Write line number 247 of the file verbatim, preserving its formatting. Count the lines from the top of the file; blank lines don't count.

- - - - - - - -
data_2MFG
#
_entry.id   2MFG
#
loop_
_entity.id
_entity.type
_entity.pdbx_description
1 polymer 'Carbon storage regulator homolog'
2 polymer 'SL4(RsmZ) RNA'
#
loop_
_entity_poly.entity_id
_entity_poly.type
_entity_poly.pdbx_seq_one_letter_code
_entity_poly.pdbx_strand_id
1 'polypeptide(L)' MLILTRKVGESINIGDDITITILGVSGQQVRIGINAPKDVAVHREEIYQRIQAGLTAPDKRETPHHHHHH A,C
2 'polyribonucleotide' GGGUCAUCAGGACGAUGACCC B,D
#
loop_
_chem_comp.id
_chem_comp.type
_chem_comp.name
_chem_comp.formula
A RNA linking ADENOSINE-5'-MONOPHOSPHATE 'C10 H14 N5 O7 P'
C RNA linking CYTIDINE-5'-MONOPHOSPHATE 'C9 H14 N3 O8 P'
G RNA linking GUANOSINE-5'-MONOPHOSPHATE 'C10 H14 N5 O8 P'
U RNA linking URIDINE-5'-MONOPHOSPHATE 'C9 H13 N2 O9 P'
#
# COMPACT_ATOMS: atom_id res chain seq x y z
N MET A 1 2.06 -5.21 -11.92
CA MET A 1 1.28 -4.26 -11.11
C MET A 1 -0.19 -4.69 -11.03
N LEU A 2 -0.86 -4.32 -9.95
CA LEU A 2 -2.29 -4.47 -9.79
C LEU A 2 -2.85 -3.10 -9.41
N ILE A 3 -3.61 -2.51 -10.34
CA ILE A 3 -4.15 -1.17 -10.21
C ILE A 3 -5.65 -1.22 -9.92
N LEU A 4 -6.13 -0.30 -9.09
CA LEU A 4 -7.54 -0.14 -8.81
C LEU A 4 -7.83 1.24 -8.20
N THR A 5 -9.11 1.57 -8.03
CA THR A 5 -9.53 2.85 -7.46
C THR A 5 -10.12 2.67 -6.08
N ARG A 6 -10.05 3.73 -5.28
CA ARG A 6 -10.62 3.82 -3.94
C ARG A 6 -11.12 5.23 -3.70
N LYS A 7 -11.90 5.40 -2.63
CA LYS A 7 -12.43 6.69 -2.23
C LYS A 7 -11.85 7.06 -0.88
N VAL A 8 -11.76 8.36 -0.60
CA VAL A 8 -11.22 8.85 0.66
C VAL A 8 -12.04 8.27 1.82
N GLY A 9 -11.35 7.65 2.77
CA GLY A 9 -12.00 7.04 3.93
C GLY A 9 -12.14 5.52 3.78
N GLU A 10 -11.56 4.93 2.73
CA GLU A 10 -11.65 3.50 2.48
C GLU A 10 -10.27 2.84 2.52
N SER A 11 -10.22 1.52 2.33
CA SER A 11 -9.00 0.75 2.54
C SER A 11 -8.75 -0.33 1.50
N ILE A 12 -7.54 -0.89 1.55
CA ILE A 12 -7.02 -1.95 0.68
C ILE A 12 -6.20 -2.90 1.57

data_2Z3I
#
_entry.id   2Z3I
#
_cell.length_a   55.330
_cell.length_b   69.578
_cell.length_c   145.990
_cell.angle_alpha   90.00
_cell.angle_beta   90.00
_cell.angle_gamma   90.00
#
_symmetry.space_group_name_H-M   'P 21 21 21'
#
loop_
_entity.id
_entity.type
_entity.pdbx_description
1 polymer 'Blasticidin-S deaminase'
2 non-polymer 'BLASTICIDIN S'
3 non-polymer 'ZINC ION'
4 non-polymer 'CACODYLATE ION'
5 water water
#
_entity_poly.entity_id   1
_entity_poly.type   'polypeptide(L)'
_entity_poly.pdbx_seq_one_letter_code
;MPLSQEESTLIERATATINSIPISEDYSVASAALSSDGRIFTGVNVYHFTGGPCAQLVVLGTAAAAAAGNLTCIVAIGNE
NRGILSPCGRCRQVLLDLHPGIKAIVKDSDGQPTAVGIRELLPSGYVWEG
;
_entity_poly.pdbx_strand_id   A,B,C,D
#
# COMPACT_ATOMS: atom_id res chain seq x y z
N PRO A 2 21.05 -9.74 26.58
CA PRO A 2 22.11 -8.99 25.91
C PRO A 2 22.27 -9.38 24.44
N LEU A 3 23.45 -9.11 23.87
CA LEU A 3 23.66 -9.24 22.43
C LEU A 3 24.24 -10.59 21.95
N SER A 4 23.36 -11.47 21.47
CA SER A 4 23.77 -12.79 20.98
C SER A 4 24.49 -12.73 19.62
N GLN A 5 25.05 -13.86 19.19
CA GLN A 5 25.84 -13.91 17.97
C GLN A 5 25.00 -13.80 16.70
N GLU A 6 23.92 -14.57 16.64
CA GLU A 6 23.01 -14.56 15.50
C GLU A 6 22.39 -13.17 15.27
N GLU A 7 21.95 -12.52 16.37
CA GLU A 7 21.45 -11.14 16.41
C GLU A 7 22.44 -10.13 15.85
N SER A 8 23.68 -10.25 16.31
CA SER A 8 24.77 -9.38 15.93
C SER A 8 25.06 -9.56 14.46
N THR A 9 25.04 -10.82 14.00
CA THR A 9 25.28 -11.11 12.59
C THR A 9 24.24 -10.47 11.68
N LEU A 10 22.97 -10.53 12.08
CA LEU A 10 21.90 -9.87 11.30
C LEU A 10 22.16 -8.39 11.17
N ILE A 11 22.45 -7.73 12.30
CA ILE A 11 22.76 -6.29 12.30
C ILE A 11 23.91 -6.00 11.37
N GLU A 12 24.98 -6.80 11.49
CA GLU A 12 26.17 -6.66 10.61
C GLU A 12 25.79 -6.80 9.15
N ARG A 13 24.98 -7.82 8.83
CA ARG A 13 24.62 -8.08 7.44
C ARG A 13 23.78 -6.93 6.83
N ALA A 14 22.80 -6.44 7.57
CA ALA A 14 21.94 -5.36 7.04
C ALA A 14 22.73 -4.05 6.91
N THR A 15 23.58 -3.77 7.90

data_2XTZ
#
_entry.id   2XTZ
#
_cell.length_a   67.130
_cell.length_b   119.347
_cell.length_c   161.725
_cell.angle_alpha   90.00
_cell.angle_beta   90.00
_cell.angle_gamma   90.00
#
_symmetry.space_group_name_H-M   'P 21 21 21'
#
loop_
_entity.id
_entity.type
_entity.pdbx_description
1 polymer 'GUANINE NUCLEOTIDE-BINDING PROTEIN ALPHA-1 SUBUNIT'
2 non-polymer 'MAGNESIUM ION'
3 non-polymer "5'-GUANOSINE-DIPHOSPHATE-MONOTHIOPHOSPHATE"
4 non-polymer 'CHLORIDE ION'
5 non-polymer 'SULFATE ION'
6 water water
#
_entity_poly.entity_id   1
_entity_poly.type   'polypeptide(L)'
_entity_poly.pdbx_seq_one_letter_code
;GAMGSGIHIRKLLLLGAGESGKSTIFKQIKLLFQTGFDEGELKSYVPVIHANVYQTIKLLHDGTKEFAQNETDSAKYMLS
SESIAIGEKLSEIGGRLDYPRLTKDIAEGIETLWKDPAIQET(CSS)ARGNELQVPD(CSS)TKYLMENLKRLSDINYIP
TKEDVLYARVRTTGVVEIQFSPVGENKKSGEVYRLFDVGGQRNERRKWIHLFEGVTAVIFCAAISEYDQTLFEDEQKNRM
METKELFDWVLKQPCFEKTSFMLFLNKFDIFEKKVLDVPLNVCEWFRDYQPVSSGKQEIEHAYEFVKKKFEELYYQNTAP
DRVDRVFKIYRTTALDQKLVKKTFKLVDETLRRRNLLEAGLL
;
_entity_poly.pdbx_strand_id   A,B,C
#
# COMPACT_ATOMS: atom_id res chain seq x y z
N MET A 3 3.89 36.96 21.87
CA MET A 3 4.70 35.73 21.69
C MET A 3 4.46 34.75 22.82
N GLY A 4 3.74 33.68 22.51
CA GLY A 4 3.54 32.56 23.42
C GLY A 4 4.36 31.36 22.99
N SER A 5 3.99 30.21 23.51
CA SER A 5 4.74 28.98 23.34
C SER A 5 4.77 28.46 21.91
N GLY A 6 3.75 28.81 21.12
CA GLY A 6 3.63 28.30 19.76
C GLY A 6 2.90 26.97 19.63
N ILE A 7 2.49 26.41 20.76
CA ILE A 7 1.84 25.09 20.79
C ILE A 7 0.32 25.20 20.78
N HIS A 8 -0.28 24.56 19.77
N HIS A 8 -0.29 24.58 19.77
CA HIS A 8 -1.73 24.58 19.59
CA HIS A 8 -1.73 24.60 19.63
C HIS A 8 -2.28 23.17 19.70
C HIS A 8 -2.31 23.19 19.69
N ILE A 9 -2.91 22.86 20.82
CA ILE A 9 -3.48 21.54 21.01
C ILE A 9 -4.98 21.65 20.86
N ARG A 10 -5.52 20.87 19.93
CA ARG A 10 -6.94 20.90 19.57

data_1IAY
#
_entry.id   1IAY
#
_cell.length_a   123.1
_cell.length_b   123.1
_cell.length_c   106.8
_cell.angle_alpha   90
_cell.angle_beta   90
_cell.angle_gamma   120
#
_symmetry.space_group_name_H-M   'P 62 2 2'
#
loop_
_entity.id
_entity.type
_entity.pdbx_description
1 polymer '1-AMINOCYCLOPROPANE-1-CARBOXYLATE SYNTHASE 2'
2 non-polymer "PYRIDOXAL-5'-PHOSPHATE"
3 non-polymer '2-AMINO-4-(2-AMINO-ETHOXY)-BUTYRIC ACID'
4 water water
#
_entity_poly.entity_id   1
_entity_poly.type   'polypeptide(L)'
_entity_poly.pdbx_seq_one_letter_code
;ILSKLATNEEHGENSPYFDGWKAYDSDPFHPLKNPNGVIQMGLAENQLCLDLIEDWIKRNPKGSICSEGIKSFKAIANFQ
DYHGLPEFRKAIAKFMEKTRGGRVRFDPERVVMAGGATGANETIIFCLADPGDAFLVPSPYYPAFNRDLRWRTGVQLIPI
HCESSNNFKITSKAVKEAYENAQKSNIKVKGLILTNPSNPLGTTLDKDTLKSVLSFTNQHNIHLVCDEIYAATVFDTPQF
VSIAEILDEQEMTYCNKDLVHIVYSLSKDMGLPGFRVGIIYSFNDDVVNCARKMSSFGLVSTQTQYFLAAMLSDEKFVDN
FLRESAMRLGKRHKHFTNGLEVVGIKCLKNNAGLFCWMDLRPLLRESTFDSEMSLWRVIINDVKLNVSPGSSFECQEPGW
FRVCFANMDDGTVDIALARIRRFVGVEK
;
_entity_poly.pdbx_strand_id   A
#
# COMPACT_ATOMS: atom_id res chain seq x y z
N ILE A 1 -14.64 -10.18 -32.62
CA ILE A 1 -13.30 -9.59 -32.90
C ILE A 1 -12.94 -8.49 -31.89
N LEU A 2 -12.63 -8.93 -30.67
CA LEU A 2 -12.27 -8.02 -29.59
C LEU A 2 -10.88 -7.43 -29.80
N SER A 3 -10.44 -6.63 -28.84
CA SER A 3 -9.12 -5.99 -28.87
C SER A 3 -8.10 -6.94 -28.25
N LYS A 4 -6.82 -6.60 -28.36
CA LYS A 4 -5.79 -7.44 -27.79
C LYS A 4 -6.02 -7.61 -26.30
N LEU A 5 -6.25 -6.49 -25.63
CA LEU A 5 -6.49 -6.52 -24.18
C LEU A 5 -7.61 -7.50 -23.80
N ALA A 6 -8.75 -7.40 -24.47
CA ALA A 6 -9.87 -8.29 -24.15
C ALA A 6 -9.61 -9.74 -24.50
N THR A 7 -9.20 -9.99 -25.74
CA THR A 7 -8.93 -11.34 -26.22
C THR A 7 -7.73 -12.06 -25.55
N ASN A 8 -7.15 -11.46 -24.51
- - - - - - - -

C LYS A 4 -6.02 -7.61 -26.30